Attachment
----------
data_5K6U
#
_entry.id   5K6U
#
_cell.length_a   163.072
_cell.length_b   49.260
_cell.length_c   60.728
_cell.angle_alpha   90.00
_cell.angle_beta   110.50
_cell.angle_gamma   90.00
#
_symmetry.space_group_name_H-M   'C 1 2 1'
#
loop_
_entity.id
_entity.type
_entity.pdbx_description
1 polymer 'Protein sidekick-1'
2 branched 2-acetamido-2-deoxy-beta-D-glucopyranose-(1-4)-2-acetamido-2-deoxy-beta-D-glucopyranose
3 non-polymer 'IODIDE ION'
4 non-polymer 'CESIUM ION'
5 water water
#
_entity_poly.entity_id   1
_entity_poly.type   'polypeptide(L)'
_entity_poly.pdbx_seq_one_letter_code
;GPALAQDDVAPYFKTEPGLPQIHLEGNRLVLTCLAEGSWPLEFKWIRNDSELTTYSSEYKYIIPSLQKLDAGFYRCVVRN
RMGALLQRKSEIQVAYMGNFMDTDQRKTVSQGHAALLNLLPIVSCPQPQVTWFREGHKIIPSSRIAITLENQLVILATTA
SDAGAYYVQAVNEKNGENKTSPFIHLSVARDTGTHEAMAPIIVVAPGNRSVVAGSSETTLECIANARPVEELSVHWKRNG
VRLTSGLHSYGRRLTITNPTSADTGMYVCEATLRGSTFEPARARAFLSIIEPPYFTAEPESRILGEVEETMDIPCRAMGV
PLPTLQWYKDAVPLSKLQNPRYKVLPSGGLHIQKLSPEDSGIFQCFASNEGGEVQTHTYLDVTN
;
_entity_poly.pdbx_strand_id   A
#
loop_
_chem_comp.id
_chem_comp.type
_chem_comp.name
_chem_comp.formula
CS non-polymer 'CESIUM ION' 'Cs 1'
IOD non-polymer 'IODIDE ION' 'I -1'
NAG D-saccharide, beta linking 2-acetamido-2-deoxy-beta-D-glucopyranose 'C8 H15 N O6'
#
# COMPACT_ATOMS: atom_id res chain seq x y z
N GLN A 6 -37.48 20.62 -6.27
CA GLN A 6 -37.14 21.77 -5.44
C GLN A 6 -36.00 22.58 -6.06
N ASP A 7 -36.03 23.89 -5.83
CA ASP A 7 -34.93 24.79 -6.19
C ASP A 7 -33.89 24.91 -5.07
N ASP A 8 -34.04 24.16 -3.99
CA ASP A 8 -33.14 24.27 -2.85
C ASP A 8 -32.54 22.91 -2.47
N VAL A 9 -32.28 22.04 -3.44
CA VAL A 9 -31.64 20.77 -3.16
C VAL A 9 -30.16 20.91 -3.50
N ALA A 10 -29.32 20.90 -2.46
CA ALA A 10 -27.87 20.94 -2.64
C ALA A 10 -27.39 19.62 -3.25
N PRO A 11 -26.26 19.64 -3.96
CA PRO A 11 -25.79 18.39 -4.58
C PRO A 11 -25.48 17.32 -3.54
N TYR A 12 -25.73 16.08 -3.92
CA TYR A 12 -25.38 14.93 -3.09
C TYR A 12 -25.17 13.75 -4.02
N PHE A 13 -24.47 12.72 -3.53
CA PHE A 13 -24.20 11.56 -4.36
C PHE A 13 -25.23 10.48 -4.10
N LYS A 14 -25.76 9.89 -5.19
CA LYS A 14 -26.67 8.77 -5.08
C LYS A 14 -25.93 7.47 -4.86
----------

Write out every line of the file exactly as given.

data_5K6U
#
_entry.id   5K6U
#
_cell.length_a   163.072
_cell.length_b   49.260
_cell.length_c   60.728
_cell.angle_alpha   90.00
_cell.angle_beta   110.50
_cell.angle_gamma   90.00
#
_symmetry.space_group_name_H-M   'C 1 2 1'
#
loop_
_entity.id
_entity.type
_entity.pdbx_description
1 polymer 'Protein sidekick-1'
2 branched 2-acetamido-2-deoxy-beta-D-glucopyranose-(1-4)-2-acetamido-2-deoxy-beta-D-glucopyranose
3 non-polymer 'IODIDE ION'
4 non-polymer 'CESIUM ION'
5 water water
#
_entity_poly.entity_id   1
_entity_poly.type   'polypeptide(L)'
_entity_poly.pdbx_seq_one_letter_code
;GPALAQDDVAPYFKTEPGLPQIHLEGNRLVLTCLAEGSWPLEFKWIRNDSELTTYSSEYKYIIPSLQKLDAGFYRCVVRN
RMGALLQRKSEIQVAYMGNFMDTDQRKTVSQGHAALLNLLPIVSCPQPQVTWFREGHKIIPSSRIAITLENQLVILATTA
SDAGAYYVQAVNEKNGENKTSPFIHLSVARDTGTHEAMAPIIVVAPGNRSVVAGSSETTLECIANARPVEELSVHWKRNG
VRLTSGLHSYGRRLTITNPTSADTGMYVCEATLRGSTFEPARARAFLSIIEPPYFTAEPESRILGEVEETMDIPCRAMGV
PLPTLQWYKDAVPLSKLQNPRYKVLPSGGLHIQKLSPEDSGIFQCFASNEGGEVQTHTYLDVTN
;
_entity_poly.pdbx_strand_id   A
#
loop_
_chem_comp.id
_chem_comp.type
_chem_comp.name
_chem_comp.formula
CS non-polymer 'CESIUM ION' 'Cs 1'
IOD non-polymer 'IODIDE ION' 'I -1'
NAG D-saccharide, beta linking 2-acetamido-2-deoxy-beta-D-glucopyranose 'C8 H15 N O6'
#
# COMPACT_ATOMS: atom_id res chain seq x y z
N GLN A 6 -37.48 20.62 -6.27
CA GLN A 6 -37.14 21.77 -5.44
C GLN A 6 -36.00 22.58 -6.06
N ASP A 7 -36.03 23.89 -5.83
CA ASP A 7 -34.93 24.79 -6.19
C ASP A 7 -33.89 24.91 -5.07
N ASP A 8 -34.04 24.16 -3.99
CA ASP A 8 -33.14 24.27 -2.85
C ASP A 8 -32.54 22.91 -2.47
N VAL A 9 -32.28 22.04 -3.44
CA VAL A 9 -31.64 20.77 -3.16
C VAL A 9 -30.16 20.91 -3.50
N ALA A 10 -29.32 20.90 -2.46
CA ALA A 10 -27.87 20.94 -2.64
C ALA A 10 -27.39 19.62 -3.25
N PRO A 11 -26.26 19.64 -3.96
CA PRO A 11 -25.79 18.39 -4.58
C PRO A 11 -25.48 17.32 -3.54
N TYR A 12 -25.73 16.08 -3.92
CA TYR A 12 -25.38 14.93 -3.09
C TYR A 12 -25.17 13.75 -4.02
N PHE A 13 -24.47 12.72 -3.53
CA PHE A 13 -24.20 11.56 -4.36
C PHE A 13 -25.23 10.48 -4.10
N LYS A 14 -25.76 9.89 -5.19
CA LYS A 14 -26.67 8.77 -5.08
C LYS A 14 -25.93 7.47 -4.86